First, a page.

Argentina Certificate Record Deeds

Argentina Certificate Record Deeds

What information will I find on a birth certificate?

Argentina Certificate Record Deeds

Argentina Certificate Record Deeds

Births (“nacimientos”) were usually registered by the infant’s father or by a neighbor or friend of the family within a few days of the event. In general, a birth record will normally include the day and time of the birth, the name of the newborn, names of parents, the town where the birth occurred, which may be different than where it was registered, and the address of the house or hospital in which the birth took place. Also, it may include family information. For example, the age of the parents, their birthplaces or residences, marital status, professions, and the number of other children born to the mother. You may also find information about the grandparents. Corrections or additions to a birth record may have been added as a note in the margin.

What information will I find on a marriage certificate?

Information about the marriage (“casamiento”) may include the ages of the bride and groom, their occupations, civil status, and residence. In fact, current civil marriage records even include street addresses.

The Catholic Church continued keeping records after the creation of the civil registration in 1886, hence two types of records are available for marriages. Thus, we urge our clients to search for both records.

Argentina Certificate Record Deeds

What about divorce records?

Divorces (“divorcios”) are not recorded within the civil registration system in Argentina, but rather in the courts. You may obtain information from divorce records by contacting our Firm. Our Lawyers will search the court of the town, city or municipality where the divorce took place.

What information will I find on a death certificate?

Death records (“certificado de defunción”) normally give the name, date, and place of death. The record may also include a variety of data. For example, the age or date of birth of a child, place of residence, occupation, the cause of death, burial information, and the informant’s name often a relative. They usually provide the name of a spouse or parents.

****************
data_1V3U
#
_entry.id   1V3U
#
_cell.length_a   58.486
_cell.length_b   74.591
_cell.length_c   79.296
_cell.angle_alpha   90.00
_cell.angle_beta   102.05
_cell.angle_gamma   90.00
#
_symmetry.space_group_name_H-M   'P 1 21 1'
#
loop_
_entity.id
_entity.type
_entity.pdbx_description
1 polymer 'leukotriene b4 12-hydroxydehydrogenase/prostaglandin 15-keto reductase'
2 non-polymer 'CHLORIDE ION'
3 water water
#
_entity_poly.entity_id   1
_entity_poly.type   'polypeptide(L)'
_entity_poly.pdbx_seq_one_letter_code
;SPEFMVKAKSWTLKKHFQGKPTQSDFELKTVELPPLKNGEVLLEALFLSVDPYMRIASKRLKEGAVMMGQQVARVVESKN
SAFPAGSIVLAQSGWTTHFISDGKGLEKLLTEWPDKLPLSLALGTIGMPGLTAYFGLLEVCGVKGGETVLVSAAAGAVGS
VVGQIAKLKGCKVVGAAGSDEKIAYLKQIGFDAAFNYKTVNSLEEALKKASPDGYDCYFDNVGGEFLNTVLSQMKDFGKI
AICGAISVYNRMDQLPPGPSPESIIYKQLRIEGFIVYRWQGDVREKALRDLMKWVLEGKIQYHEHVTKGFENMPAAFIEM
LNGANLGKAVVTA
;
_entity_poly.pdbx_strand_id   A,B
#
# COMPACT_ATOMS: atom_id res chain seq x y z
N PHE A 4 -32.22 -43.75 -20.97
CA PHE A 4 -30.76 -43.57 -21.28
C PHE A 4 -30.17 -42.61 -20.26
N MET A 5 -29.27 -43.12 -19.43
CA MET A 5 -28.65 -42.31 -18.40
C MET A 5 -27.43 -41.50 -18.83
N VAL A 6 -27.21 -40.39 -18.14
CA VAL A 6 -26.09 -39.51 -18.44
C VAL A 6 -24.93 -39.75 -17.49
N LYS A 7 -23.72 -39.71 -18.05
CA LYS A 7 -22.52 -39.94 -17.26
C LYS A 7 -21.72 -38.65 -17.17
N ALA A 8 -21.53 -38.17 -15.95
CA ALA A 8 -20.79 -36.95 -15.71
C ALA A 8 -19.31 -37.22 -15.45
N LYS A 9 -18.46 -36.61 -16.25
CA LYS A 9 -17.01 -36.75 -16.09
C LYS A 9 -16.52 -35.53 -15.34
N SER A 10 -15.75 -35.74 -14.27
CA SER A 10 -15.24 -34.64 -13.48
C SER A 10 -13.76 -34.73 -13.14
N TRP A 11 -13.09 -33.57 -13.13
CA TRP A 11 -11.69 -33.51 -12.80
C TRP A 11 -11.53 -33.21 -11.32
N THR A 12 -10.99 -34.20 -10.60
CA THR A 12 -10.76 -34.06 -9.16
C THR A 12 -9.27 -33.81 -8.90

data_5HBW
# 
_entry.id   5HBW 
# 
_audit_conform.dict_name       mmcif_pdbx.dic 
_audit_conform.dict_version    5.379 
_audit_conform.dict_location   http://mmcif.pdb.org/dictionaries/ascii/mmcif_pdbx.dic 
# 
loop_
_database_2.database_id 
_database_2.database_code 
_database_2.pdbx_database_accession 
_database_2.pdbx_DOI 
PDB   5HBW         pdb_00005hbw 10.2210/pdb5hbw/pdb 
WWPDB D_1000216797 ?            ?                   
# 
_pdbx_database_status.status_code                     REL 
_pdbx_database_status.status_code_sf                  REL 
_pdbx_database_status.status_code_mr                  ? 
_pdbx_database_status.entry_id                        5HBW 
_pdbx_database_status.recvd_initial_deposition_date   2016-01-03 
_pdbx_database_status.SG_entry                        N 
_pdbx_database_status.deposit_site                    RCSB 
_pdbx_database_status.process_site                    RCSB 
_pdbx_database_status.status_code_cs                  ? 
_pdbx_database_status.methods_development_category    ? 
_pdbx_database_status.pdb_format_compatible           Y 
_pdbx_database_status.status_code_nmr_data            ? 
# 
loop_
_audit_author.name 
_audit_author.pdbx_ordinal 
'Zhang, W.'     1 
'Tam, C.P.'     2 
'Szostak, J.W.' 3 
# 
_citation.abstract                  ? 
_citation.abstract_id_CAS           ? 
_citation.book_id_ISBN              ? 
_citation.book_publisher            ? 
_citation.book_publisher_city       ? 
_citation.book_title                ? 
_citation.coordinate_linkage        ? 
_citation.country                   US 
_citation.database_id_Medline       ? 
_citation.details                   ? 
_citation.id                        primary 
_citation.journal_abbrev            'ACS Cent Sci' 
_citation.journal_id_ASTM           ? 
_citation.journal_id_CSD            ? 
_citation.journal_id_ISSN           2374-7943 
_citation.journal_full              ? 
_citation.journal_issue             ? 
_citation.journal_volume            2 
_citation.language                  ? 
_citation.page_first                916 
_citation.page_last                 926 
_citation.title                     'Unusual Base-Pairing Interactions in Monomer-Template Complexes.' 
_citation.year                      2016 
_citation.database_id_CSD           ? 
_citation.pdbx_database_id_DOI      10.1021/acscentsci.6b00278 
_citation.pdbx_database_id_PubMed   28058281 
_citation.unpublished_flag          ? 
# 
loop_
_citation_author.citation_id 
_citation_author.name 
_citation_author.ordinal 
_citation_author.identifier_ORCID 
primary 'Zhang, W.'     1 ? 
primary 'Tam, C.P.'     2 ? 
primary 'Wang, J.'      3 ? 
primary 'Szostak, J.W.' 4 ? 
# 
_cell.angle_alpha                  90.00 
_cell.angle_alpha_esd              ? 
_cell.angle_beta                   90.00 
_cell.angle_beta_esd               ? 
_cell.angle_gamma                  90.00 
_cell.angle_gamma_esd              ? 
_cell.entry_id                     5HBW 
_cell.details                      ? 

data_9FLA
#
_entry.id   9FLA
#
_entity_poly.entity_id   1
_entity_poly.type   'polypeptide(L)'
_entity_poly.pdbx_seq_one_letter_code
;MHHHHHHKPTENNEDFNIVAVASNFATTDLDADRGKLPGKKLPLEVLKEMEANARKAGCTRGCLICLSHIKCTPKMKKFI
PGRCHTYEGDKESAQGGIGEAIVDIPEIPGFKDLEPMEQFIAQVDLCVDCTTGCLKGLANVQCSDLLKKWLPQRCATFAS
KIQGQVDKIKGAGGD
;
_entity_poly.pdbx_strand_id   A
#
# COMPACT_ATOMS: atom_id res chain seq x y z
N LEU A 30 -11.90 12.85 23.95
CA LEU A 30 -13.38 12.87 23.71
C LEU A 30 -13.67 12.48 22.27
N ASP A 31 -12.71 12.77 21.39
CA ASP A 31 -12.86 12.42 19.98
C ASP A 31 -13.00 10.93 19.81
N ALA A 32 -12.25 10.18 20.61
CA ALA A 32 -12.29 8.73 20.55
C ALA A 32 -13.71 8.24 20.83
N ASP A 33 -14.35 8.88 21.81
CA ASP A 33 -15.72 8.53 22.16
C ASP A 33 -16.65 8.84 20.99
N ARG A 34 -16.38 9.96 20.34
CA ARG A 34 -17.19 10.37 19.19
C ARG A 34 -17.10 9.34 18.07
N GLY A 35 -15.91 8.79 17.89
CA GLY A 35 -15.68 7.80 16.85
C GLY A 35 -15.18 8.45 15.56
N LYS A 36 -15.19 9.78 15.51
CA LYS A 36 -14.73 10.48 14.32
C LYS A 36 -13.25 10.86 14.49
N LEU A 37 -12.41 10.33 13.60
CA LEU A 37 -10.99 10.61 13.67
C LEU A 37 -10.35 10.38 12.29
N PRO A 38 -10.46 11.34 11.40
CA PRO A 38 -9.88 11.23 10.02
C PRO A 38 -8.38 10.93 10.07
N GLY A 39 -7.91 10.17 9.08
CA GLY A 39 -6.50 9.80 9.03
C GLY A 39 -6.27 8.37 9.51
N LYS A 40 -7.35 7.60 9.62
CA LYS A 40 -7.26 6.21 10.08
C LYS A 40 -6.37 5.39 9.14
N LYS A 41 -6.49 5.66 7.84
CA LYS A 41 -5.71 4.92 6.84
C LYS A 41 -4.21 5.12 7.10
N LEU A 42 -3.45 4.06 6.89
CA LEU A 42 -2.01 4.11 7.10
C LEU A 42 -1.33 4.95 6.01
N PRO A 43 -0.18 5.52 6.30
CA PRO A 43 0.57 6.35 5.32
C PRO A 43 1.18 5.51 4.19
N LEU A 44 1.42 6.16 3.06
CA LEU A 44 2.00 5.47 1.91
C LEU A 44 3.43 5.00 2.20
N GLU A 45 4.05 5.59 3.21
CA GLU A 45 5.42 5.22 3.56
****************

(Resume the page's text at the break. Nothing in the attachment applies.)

On the other hand, please note that information about parents, birth date, and the birthplace of the deceased person and other information in a death record may be unreliable. Mainly, because whoever gave the information may not have had complete information about the subject.

Argentina Certificate Record Deeds

Argentina Certificate Record Deeds

Argentina Certificate Record Deeds

“Registros Civiles”: Civil Registration in Argentina

Civil registration in Argentina accounts for vital records made by the Government. As a matter of fact, records of births, marriages, and deaths are “vital records” because they refer to critical events in a person’s life. “Registros Civiles” means Civil registration records. Actually, they are an excellent source for accurate information on names, dates, and places of births, marriages, and deaths. In addition, civil registration may include divorce records. Argentina Certificate Record Deeds

In Argentina, civil records are essential for research.

Do I always need an Apostille?

An Apostille is a signed declaration that the document has been officially been reproduced by the correct authority. In addition to the declaration, the document bears a raised seal. In general, the legalization of a document is necessary to present an official certificate to a country other than the one that issued the certificate.

Which Countries accept an Apostille?

Countries that are members of the Hague Apostille Convention. Actually, the following countries recognize and issue Apostilles for the international legalization of documents.

Albania, Andorra, Antigua and Barbuda, Argentina, Armenia, Australia, Austria, Azerbaijan, Bahamas, Barbados, Belarus, Belgium, Belize, Bosnia and Herzegovina, Botswana, Brunei Darussalam, Bulgaria, China (Macau & Hong Kong), Colombia, Cook Islands, Croatia, Cyprus, Czech Republic, Denmark, Dominica, Ecuador, El Salvador, Estonia, Fiji, Finland, France, Georgia, Germany, Greece, Grenada, Honduras, Hungary, Iceland, India, Ireland, Israel, Italy, Japan, Kazakhstan, Korea, Republic of, Latvia, Lesotho, Liberia, Liechtenstein, Lithuania, Luxembourg, Malawi, Malta, Marshall Islands, Mauritius, Mexico, Moldova, Republic of, Monaco, Namibia, Netherlands, New Zealand, Nicaragua, Niue, Norway, Panama, Poland, Portugal, Romania, Russia, Saint Kitts and Nevis, Saint Lucia, Saint Vincent and the Grenadines, Samoa, San Marino, Serbia and Montenegro, Seychelles, Slovakia, Slovenia, South Africa, Spain, Suriname, Swaziland, Sweden, Switzerland, FYR of Macedonia, Tonga, Trinidad and Tobago, Turkey, Ukraine, United Kingdom, United States of America, Uruguay, Venezuela.

Which documents can you legalize?

Our Law Firm offers a service to legalize any Argentine issued document for use outside Argentina. For example, this includes the following documents:

Birth, Marriage, Death or Adoption Certificates

Decree or Divorce Documents

Probate documents

Education Certificates

Criminal Records (“Certificado de Antecedentes Penales”)

Notarized Power of Attorney



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